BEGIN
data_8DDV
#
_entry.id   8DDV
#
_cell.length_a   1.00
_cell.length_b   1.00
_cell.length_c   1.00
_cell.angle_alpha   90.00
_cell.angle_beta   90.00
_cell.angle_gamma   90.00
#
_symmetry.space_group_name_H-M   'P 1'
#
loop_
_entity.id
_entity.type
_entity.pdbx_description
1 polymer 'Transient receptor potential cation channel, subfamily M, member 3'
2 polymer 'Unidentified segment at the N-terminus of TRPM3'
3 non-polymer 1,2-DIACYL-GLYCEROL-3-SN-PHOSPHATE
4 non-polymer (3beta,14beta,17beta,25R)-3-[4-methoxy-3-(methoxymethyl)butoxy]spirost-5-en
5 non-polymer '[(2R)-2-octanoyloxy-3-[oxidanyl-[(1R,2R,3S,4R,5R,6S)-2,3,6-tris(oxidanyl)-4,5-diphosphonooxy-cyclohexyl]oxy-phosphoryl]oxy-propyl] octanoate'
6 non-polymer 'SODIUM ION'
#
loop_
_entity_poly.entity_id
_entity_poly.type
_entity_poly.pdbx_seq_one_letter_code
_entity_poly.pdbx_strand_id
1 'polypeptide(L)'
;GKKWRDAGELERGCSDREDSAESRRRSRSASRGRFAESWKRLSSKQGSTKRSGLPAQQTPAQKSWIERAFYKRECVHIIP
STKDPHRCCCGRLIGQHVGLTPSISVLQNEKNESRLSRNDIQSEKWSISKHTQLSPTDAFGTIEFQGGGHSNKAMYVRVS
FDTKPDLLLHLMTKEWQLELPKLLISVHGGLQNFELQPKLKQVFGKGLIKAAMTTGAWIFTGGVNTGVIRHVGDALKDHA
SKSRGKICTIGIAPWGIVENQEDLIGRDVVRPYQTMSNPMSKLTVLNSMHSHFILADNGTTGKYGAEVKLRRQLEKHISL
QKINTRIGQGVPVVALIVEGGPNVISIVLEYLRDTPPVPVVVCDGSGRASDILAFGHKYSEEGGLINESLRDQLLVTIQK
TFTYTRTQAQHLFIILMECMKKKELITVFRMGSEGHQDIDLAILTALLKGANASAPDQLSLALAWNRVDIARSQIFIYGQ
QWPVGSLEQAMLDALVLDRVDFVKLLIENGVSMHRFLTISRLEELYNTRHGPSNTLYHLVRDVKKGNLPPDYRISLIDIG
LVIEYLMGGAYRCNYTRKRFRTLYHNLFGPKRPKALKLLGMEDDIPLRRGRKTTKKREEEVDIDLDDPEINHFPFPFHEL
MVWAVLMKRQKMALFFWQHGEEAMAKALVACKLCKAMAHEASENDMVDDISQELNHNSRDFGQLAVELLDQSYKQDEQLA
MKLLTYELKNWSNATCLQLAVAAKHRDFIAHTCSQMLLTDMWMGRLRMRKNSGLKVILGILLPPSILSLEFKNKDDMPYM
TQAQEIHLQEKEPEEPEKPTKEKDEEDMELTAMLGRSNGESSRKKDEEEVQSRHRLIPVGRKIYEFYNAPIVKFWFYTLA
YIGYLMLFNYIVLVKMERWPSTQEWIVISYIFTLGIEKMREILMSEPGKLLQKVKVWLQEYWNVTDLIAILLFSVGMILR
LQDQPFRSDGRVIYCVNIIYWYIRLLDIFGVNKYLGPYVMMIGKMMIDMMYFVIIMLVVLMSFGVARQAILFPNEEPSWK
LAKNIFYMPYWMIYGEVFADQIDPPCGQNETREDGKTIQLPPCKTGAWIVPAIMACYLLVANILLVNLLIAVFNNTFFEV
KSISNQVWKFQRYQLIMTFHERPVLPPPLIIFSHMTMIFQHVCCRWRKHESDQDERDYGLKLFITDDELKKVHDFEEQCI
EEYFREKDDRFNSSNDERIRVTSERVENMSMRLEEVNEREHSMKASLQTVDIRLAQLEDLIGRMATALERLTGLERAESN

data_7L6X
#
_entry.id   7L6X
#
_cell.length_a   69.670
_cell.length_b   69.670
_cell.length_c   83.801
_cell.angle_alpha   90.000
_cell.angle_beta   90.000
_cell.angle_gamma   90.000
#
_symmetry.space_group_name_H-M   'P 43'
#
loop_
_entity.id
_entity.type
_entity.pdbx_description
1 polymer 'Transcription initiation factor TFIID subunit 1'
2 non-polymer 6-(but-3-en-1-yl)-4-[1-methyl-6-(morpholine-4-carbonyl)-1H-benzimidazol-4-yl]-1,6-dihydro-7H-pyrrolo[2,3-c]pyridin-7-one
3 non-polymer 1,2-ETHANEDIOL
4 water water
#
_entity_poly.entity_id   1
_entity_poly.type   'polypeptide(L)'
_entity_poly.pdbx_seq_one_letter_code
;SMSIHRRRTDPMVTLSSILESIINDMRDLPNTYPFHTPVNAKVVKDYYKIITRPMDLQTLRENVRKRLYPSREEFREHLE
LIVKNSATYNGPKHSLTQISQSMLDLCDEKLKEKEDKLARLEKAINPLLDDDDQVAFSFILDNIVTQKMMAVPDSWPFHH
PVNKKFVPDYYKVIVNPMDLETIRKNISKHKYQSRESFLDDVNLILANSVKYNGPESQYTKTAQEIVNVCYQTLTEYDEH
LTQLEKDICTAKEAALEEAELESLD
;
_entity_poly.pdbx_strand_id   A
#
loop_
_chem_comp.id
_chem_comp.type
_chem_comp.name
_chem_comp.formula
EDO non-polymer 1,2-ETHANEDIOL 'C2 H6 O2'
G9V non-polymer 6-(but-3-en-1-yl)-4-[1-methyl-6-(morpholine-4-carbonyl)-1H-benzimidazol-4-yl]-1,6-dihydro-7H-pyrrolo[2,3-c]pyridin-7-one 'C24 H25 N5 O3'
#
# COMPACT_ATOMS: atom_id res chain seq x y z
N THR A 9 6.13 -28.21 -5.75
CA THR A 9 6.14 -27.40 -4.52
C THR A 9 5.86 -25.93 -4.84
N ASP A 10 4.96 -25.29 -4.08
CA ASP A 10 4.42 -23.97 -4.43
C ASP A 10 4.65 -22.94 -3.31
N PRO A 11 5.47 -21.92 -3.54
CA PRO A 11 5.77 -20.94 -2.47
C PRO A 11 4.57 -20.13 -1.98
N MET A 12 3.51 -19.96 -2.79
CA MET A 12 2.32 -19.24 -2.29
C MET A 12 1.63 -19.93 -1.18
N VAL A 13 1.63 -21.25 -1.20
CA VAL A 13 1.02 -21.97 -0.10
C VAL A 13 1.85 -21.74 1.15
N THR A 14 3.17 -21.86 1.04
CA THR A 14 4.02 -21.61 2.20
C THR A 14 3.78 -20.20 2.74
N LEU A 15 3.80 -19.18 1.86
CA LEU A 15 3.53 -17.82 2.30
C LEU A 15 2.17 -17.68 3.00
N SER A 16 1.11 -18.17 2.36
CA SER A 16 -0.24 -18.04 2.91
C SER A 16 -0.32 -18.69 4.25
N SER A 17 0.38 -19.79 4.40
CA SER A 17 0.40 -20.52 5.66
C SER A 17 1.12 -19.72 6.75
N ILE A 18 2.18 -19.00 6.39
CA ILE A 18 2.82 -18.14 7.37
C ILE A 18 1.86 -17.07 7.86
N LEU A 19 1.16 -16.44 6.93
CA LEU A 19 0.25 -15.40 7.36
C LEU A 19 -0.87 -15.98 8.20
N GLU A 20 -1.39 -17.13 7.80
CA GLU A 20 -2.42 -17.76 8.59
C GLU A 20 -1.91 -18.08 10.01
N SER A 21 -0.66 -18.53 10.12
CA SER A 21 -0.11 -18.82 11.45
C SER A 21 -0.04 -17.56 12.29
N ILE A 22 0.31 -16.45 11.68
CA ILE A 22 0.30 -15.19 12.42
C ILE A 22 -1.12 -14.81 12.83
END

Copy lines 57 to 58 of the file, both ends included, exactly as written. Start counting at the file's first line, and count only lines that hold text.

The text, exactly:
#
_symmetry.space_group_name_H-M   'P 43'